Inside the Radio Network
Backhaul, contribution and ingest
A network head end can house an amazing array of telecommunications. Some of the studios are located at the same location as the head end. For those, direct wiring via the router is the connection method. But for studios not on site or for remotes, there are various ways to connect. Common backhaul methods used to get programming to the head end include ISDN and T-1. For studios that require 24/7 connectivity, the point-to-point T-1 has been the method of choice. We can get high-quality audio across a T-1 and it has bidirectional paths for monitoring feeds and return cues (IFB). To send automation cues to the head end, we'll typically use serial or IP connectivity on the T-1 to send next event closures from a remote studio to the head end. These are to signal a commercial break or station identification. We use ISDN codecs to back up the T-1s in the event of a failure.
For short-form content or remotes like sporting events, ISDN works well. T-1 circuits tend to be impractical in these examples. While Internet codecs have become popular and work well, they introduce latency, which is terrible for live events, and shared Internet connections tend to be unreliable, even if they are broadband. In our experience, they are okay to file a news story, but not very good to go live with.
Lately, we're seeing an increase in the use of IP codecs over a PTP Ethernet link or MPLS. A few manufacturers make hybrid units that will connect to an IP link and use ISDN as a backup using an auto-failover feature. The quality on an MPLS or PTP Ethernet line is superior to a shared Internet connection in that the bandwidth is dedicated and the quality of service on the line is guaranteed by the provider. Latency is typically lower on these lines because of the higher quality of service. Audio quality over MPLS can be adjusted to various algorithms and compression schemes - it all depends on how much you want to spend for the bandwidth.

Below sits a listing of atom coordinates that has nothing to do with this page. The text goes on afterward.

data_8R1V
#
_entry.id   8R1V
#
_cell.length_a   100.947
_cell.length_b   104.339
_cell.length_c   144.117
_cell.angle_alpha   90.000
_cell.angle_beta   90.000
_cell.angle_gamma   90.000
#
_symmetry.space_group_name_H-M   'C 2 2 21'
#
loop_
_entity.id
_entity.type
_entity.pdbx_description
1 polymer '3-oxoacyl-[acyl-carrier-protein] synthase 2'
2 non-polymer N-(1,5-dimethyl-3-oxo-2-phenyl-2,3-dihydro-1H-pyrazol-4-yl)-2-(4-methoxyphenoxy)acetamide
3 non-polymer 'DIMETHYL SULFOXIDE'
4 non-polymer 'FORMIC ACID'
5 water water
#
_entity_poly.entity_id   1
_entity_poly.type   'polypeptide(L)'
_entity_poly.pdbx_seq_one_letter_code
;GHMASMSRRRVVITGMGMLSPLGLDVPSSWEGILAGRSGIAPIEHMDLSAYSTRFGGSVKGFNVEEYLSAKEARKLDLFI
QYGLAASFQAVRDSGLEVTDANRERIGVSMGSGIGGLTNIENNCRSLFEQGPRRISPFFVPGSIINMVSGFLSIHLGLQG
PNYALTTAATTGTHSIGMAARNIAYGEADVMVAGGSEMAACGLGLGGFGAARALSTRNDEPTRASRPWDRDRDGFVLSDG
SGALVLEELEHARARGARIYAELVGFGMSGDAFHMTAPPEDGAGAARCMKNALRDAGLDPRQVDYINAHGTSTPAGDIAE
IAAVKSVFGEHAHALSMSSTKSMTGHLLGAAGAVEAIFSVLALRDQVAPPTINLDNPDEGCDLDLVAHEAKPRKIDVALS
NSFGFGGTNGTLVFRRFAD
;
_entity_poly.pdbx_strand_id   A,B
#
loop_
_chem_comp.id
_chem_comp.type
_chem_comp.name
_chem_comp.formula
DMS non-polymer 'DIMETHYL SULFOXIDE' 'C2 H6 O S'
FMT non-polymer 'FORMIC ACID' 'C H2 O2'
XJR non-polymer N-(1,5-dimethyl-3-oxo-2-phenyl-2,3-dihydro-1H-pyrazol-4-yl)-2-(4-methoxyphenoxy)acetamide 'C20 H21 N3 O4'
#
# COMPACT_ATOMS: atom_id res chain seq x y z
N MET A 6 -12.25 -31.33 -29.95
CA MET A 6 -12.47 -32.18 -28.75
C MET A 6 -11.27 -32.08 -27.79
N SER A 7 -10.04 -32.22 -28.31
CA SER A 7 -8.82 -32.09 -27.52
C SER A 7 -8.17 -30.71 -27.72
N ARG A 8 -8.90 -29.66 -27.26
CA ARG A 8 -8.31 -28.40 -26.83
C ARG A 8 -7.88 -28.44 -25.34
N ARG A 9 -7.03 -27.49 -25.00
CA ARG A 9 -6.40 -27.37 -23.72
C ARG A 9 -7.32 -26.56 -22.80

Another backhaul method is satellite, where some program producers with small networks of their own will deliver their program to us via satellite and we'll rebroadcast that. We downlink their signal, decode it, run it into our router as a source and then re-uplink it as necessary.
It is desirable to have the programs delivered to the network head end without any audio compression. While not always possible, we strive to keep all audio backhauls in linear PCM formats as much as possible to minimize transcoding effects downstream.
- continued on page 3
Acceptable Use Policy blog comments powered by Disqus
[an error occurred while processing this directive]
Today in Radio History
The history of radio broadcasting extends beyond the work of a few famous inventors.
EAS Information More on EAS
The feed provides feeds for all US states and territories.
Need a calendar for your computer desktop? Use one of ours.
Information from manufacturers and associations about industry news, products, technology and business announcements.
This high-visibility and high-traffic area got the full acoustic treatment.
Browse Back Issues[an error occurred while processing this directive]
Also in the May Issue
- Remote Access and Site Connectivity: Wireless
- Standards of FM Allocation and Interference
- Side by Side: Mic Processors
- Field Report: Deva Broadcast DB4004
- Field Report: APT WorldCast Systems Horizon NextGen
- New Products
- 20 Years of Radio magazine: May 1994